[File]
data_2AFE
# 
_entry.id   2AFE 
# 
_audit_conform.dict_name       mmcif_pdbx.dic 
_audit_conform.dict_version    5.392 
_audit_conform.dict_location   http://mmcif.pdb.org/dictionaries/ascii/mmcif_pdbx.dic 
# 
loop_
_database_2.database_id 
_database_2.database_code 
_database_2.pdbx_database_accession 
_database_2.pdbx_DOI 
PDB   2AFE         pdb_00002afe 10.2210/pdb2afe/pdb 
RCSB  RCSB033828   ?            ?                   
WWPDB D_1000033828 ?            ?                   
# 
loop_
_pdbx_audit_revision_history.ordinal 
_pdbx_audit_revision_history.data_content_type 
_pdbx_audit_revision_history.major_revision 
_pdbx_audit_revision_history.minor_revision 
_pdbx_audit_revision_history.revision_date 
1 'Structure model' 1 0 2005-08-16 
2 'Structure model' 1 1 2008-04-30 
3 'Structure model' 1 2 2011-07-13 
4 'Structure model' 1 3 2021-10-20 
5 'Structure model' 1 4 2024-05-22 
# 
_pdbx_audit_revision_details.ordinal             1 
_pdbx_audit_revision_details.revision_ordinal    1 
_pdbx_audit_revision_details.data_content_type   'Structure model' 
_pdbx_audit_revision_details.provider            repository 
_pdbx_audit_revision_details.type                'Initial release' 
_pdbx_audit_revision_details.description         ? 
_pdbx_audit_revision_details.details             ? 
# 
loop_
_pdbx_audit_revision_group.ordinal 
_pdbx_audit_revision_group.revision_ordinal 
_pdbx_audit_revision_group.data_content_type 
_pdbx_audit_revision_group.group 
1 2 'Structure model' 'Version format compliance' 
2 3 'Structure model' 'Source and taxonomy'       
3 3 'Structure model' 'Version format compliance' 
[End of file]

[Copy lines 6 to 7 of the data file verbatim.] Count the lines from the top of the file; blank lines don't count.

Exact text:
_audit_conform.dict_version    5.392 
_audit_conform.dict_location   http://mmcif.pdb.org/dictionaries/ascii/mmcif_pdbx.dic 